Writers all have those days when they wonder if they're on the right track. It's easy to get the blues when the writing isn't going well, the naysayers are talking, and manuscripts are going nowhere.
Today's guest Peggy Ehrhart, author of SWEET MAN IS GONE (Five Star/Gale/Cengage, July 2008), has sang the blues. Like many writers, she knows about discouragement - and success. Her advice?
Tip 2 – Never Stop.
Sure, we've all been told never to give up in our quest to become published --I wrote five books before I sold my blues mystery, SWEET MAN IS GONE to Five Star, Ehrhart says.
"But there's another sense in which 'never stop' is good advice. I found that revising as I went along often meant that I spent weeks on one chapter, and it might be a chapter that I discarded in a later version of the project!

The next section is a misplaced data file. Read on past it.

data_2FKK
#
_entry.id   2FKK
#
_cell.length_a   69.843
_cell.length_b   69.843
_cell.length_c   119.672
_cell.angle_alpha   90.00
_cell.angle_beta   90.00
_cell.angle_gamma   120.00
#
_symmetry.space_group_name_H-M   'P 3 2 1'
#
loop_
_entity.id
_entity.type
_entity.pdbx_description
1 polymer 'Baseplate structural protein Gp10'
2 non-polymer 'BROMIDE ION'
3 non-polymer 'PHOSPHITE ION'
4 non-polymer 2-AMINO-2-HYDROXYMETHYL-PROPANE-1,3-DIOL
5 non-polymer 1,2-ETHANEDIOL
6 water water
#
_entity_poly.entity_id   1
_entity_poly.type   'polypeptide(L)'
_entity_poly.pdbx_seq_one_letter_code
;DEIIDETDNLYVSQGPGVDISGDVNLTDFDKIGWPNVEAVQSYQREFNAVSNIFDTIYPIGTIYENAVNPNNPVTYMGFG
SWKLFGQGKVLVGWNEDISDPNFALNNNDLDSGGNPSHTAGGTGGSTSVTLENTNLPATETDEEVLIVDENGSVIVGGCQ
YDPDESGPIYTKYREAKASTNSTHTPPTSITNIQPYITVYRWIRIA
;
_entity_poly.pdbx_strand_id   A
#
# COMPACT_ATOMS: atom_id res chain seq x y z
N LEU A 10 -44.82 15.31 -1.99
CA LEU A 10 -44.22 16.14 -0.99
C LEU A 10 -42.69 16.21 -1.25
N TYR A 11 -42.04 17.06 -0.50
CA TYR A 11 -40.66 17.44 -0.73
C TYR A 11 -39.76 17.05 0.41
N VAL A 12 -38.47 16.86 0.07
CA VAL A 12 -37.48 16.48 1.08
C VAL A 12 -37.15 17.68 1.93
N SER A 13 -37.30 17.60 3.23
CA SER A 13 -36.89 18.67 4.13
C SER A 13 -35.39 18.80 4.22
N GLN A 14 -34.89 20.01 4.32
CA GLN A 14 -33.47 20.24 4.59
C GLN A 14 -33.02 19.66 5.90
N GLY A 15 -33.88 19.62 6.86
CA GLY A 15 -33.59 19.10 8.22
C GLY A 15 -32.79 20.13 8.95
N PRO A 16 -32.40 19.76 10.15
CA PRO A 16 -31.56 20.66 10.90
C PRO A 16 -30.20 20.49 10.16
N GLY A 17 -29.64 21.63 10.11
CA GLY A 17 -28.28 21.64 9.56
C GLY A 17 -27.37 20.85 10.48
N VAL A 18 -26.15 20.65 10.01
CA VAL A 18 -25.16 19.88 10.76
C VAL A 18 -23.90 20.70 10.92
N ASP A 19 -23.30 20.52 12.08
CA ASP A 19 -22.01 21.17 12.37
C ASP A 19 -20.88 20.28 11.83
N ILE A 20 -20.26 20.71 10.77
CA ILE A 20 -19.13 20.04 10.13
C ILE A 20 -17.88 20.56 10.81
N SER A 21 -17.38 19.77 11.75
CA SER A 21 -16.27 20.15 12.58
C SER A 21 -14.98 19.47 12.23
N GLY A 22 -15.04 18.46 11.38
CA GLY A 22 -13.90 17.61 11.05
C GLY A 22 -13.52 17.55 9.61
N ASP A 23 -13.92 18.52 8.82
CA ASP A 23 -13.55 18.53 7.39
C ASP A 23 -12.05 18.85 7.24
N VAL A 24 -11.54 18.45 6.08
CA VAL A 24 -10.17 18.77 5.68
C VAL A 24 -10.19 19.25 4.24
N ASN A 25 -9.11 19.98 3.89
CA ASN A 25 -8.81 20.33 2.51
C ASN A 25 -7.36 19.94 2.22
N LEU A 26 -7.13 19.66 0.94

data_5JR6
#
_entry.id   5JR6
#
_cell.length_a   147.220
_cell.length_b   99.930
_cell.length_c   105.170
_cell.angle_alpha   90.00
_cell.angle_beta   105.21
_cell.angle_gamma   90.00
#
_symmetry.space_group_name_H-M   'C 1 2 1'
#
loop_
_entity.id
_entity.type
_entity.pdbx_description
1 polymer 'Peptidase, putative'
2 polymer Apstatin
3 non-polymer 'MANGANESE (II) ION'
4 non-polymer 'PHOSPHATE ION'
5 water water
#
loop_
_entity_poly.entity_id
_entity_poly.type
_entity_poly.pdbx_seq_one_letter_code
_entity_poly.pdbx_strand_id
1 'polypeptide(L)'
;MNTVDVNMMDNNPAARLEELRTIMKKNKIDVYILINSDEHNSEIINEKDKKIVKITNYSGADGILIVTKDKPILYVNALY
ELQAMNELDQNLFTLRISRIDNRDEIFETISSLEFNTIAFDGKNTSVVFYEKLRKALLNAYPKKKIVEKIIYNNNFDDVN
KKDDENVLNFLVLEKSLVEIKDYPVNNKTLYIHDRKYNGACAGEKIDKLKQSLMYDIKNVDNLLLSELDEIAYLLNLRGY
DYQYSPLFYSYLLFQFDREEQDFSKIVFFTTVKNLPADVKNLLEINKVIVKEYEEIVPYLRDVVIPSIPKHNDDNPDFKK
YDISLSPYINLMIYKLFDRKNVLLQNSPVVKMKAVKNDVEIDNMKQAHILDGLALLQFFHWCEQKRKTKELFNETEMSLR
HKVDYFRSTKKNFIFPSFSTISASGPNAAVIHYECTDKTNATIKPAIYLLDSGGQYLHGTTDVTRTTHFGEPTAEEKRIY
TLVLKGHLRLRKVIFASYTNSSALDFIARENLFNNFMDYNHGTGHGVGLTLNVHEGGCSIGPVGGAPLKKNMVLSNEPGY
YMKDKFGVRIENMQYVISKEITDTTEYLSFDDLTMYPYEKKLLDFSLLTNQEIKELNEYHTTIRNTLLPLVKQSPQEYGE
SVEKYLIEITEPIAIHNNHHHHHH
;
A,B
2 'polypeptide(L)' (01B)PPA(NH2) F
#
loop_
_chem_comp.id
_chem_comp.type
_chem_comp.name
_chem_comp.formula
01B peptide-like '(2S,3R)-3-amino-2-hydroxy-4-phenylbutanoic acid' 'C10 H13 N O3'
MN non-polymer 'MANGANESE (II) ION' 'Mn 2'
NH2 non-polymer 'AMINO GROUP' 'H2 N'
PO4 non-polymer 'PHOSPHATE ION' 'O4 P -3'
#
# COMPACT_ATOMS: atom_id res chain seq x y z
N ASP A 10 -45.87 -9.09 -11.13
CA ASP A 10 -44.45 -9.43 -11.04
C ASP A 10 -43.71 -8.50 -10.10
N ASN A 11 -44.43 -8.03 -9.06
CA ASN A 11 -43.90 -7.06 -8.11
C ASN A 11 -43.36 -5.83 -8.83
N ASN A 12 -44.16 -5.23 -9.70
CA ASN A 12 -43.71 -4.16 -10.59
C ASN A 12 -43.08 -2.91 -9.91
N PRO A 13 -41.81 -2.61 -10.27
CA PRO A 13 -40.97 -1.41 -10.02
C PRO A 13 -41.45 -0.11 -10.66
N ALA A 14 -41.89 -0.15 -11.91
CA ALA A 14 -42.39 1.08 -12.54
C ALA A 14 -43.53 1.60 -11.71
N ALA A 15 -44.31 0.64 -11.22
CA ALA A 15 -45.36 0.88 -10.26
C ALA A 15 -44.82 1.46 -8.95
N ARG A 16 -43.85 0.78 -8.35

"Now I plough ahead, not striving for perfection but just getting my story told.
"I outline the whole thing in advance so I know where I'm going, then I write four pages a day and focus on piling up those pages.
"If I write every day, I don't even need to reread the pages from the day before because the material is still fresh in my mind. (If I pause to reread, I can't resist revising. Then I'm fussing over what I already did rather than moving ahead.)
"When the whole story is told, I go back and tinker to my heart's content-and that's fun too."
-- SWEET MAN IS GONE by Peggy Ehrhart - Blues-singer Maxx Maxwell is smart, talented, and gorgeous, with a band that's taking off. Then her guitarist plunges to his death and Maxx fears her career is over. When the death is ruled a suicide, Maxx vows to find the answer.